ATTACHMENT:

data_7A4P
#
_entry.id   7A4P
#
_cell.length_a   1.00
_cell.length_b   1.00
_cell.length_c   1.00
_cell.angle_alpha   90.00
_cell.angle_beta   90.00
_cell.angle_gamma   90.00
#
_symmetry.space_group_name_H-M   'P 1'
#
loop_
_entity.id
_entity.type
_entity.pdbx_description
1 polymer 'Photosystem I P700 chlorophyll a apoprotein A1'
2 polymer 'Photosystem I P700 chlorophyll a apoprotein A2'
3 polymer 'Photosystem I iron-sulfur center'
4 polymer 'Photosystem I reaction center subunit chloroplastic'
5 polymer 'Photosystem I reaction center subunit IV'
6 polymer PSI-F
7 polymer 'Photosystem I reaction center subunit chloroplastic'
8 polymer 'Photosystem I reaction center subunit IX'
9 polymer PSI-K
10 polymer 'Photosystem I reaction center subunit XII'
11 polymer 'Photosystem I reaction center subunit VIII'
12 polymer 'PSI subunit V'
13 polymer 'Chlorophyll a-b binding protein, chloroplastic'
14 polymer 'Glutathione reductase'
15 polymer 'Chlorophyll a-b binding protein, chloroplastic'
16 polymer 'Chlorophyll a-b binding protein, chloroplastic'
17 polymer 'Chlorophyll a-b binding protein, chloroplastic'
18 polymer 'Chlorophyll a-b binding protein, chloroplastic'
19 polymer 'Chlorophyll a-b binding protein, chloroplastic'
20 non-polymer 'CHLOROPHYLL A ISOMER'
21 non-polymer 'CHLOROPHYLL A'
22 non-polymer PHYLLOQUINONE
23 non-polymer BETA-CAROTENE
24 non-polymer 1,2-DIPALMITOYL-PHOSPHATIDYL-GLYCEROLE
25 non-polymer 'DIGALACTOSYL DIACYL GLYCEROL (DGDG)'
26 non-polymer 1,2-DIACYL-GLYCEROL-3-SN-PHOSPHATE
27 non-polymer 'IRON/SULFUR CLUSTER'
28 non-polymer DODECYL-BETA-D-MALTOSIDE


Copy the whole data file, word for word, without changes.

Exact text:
data_7A4P
#
_entry.id   7A4P
#
_cell.length_a   1.00
_cell.length_b   1.00
_cell.length_c   1.00
_cell.angle_alpha   90.00
_cell.angle_beta   90.00
_cell.angle_gamma   90.00
#
_symmetry.space_group_name_H-M   'P 1'
#
loop_
_entity.id
_entity.type
_entity.pdbx_description
1 polymer 'Photosystem I P700 chlorophyll a apoprotein A1'
2 polymer 'Photosystem I P700 chlorophyll a apoprotein A2'
3 polymer 'Photosystem I iron-sulfur center'
4 polymer 'Photosystem I reaction center subunit chloroplastic'
5 polymer 'Photosystem I reaction center subunit IV'
6 polymer PSI-F
7 polymer 'Photosystem I reaction center subunit chloroplastic'
8 polymer 'Photosystem I reaction center subunit IX'
9 polymer PSI-K
10 polymer 'Photosystem I reaction center subunit XII'
11 polymer 'Photosystem I reaction center subunit VIII'
12 polymer 'PSI subunit V'
13 polymer 'Chlorophyll a-b binding protein, chloroplastic'
14 polymer 'Glutathione reductase'
15 polymer 'Chlorophyll a-b binding protein, chloroplastic'
16 polymer 'Chlorophyll a-b binding protein, chloroplastic'
17 polymer 'Chlorophyll a-b binding protein, chloroplastic'
18 polymer 'Chlorophyll a-b binding protein, chloroplastic'
19 polymer 'Chlorophyll a-b binding protein, chloroplastic'
20 non-polymer 'CHLOROPHYLL A ISOMER'
21 non-polymer 'CHLOROPHYLL A'
22 non-polymer PHYLLOQUINONE
23 non-polymer BETA-CAROTENE
24 non-polymer 1,2-DIPALMITOYL-PHOSPHATIDYL-GLYCEROLE
25 non-polymer 'DIGALACTOSYL DIACYL GLYCEROL (DGDG)'
26 non-polymer 1,2-DIACYL-GLYCEROL-3-SN-PHOSPHATE
27 non-polymer 'IRON/SULFUR CLUSTER'
28 non-polymer DODECYL-BETA-D-MALTOSIDE